Proper tools help Web surfers get where they're going

October 26, 2003|by ANDREA ROWLAND

A good search engine is a Web surfer's best friend.

Search engines enable users to enter search terms and retrieve a list of related documents or Web sites - a task that's indispensable for the growing number of people navigating through burgeoning cyberspace.

Nielson//NetRatings - which provides Web site ratings based upon information from more than 225,000 Internet users in 26 countries - in January estimated that 134 million people used the Internet at home or work in the United States.

Nielson//NetRatings could not provide more current statistics because the company is in the midst of updating its technology, spokesman Max Heineman says.


But the number is growing - especially in foreign countries - and the expanding user base is making the Internet grow so fast that Web trackers can't keep up with the number of online sites, says Steve Jones, a professor at the University of Illinois in Chicago and founder of the Association of Internet Researchers.

"If we came up with a number it would be so large and staggering it would probably make the national deficit seem manageable," he says.

So which search engine is most effective at finding relevant information for Internet users?

"Right now, Google has set itself as the standard of search. It's easy to use, fast and not polluted by paid advertising," says Eric Ziering, a technology consultant and former president of Fact City Inc. in Massachusetts. Fact City built a search engine for databases.

There are differences in the ways various search engines work, but they all perform three basic tasks:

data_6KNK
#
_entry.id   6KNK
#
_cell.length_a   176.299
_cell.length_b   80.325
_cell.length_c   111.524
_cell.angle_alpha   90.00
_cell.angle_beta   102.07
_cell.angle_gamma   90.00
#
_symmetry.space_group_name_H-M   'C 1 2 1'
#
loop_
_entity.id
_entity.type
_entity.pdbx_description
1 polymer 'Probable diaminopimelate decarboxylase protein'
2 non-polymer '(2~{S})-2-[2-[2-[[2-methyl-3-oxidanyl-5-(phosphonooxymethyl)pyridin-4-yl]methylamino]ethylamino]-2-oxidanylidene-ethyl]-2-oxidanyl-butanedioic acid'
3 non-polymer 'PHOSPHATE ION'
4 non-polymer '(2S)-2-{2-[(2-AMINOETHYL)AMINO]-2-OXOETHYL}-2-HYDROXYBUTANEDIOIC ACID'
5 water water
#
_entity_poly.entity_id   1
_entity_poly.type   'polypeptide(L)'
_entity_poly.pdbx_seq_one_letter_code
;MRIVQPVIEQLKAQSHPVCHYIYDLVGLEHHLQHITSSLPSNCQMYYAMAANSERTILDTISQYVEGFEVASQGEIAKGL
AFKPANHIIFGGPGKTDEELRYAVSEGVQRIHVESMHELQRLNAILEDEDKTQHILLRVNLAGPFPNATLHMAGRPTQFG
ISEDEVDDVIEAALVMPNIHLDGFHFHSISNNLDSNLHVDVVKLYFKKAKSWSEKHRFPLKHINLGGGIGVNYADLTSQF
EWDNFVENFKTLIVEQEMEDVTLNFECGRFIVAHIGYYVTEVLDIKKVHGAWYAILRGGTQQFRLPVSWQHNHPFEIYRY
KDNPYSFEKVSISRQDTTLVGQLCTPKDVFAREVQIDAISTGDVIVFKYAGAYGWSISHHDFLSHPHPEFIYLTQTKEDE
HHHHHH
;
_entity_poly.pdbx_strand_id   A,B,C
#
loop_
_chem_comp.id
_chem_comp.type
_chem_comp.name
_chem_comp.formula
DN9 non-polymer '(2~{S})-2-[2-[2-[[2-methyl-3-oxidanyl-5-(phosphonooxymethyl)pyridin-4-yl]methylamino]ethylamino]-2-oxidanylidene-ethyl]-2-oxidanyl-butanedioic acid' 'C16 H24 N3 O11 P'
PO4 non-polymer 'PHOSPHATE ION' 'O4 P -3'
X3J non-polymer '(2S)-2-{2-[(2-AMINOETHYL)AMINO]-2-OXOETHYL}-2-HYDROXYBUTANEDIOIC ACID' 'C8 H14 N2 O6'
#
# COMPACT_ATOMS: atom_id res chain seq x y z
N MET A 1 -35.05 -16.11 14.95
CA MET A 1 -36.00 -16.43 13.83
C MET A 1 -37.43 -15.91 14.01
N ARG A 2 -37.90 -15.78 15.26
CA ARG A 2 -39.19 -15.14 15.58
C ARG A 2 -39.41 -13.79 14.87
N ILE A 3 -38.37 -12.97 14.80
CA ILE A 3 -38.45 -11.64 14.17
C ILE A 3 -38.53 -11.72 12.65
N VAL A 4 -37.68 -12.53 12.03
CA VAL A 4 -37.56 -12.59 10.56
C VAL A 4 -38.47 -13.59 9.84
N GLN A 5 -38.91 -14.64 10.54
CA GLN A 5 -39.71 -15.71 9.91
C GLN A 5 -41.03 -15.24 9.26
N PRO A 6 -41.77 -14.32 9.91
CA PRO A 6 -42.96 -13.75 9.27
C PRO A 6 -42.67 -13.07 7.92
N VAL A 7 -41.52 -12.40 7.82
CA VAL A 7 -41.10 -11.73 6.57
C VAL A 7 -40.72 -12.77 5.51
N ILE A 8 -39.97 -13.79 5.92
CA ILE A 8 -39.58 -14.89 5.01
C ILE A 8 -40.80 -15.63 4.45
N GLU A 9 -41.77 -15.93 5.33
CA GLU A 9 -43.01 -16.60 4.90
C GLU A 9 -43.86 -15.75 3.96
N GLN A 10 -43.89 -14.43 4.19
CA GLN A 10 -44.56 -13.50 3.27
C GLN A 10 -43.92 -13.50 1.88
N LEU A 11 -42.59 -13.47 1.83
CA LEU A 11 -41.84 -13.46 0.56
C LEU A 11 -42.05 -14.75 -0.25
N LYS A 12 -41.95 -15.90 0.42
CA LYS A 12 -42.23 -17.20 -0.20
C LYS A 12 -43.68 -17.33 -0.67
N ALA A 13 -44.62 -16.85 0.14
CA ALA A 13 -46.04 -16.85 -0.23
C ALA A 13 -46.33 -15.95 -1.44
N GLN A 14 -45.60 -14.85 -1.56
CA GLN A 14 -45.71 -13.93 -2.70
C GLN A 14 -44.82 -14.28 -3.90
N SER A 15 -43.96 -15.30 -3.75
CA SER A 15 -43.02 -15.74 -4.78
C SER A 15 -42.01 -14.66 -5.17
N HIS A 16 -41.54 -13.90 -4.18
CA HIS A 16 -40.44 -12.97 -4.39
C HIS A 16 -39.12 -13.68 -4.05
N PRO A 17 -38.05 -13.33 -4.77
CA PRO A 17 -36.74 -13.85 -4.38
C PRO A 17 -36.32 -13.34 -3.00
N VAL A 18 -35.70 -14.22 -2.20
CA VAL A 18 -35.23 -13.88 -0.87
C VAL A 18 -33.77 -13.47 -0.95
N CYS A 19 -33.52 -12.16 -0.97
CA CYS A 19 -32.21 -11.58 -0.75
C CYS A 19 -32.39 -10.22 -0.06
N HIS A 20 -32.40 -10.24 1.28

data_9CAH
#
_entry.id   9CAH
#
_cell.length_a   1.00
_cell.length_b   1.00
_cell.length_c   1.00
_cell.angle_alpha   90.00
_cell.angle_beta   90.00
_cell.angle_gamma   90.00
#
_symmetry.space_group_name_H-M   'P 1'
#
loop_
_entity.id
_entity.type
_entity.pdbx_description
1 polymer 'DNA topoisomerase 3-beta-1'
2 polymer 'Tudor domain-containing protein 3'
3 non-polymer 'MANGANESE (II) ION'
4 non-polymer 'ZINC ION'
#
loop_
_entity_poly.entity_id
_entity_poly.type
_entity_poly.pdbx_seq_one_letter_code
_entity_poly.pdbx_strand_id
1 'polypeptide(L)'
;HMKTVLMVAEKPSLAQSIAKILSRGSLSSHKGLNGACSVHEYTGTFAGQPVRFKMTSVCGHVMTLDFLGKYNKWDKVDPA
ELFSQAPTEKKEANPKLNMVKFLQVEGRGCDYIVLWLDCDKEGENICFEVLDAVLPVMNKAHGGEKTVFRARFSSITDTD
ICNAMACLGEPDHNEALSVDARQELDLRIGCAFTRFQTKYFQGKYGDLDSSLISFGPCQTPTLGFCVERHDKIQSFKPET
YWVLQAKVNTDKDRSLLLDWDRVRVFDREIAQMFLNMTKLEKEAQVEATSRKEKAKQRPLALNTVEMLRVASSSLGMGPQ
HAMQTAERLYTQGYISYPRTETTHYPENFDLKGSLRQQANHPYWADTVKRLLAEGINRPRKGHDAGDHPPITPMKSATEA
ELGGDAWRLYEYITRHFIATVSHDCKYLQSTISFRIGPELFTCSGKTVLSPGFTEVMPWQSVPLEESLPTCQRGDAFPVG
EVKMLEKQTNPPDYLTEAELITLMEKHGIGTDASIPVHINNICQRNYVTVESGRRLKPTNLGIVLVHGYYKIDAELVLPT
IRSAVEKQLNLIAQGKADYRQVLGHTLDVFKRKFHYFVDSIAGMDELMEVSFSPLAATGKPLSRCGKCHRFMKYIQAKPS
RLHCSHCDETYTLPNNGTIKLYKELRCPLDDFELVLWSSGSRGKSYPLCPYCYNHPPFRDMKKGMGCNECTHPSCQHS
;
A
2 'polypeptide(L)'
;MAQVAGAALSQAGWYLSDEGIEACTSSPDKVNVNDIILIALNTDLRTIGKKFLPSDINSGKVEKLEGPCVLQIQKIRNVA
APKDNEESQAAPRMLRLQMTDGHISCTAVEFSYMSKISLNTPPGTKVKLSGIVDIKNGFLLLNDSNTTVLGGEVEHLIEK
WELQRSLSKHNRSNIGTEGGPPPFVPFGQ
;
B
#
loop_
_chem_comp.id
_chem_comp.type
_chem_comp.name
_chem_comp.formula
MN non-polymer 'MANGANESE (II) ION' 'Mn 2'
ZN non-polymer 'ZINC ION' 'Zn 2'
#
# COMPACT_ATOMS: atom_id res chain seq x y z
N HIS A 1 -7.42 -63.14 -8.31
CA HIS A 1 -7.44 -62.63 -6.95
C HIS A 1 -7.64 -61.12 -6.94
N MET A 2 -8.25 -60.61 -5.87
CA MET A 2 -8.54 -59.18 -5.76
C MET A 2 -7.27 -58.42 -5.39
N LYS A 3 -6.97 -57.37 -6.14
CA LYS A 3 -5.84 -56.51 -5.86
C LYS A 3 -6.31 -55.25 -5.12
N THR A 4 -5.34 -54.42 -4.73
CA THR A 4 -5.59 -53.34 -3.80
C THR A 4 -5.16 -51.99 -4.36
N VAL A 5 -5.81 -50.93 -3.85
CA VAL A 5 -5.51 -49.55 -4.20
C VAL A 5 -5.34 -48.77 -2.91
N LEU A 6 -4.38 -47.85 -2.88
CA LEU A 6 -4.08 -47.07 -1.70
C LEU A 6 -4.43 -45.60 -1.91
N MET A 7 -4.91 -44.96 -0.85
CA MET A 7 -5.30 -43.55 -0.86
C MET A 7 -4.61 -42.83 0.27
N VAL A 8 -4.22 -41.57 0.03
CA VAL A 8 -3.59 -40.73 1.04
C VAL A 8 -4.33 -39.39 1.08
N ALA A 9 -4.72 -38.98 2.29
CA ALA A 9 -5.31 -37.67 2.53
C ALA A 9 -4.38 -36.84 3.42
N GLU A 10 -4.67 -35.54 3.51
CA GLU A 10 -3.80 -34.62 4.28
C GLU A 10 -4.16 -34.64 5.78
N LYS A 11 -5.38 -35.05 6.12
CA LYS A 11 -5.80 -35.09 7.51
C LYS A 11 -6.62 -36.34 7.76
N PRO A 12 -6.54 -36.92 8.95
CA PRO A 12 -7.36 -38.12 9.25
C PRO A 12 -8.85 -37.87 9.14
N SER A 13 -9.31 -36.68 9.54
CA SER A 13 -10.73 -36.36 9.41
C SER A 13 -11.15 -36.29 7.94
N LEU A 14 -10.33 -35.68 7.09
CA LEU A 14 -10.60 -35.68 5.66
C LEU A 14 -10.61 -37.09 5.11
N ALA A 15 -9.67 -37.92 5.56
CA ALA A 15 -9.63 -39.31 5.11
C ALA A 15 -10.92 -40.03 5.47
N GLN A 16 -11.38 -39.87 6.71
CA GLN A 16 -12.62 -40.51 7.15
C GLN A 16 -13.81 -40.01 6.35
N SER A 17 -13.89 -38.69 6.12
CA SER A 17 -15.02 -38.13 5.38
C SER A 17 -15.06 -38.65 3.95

• They search the Internet, or select pieces of the Internet, based on important words.

  • They keep an index of the words they find, and where they find them.

  • They allow users to look for words or combinations of words found in that index.

Like Google, the best search engines have simple interface designs, and use high-quality algorithms to retrieve a broad scope of pertinent information, Jones says. In computing, an algorithm is a predetermined set of instructions for solving a specific problem in a limited number of steps. Top-notch search engines rely upon these complex mathematical formulas to closely match retrieved data to the user's query.

When responding to a query, Google also gives priority to Web sites and documents that other searchers have found useful, Ziering says. And Google does not list paid advertisers' Web sites above other sites with information that more closely matches searchers' queries - a practice that has sparked controversy in Internet circles.

"Google is the best," Ziering says. "Everyone else is playing catch-up."

Earlier this year, Nielson//NetRatings ranked Google, Yahoo, MSN, AOL and Ask Jeeves as the top five most-used search engines after compiling data from more than 60,000 U.S. Web surfers, according to information on the Search Engine Watch Web site at Google logged 29.5 percent of surveyed users, while 28.9 percent of searchers used Yahoo, 27.6 percent used MSN, 18.4 percent used AOL, and 9.9 percent used Ask Jeeves.

"I think most people will be well-served by one of the big search engines," Jones says. "They should take them all for a ride, so to speak."

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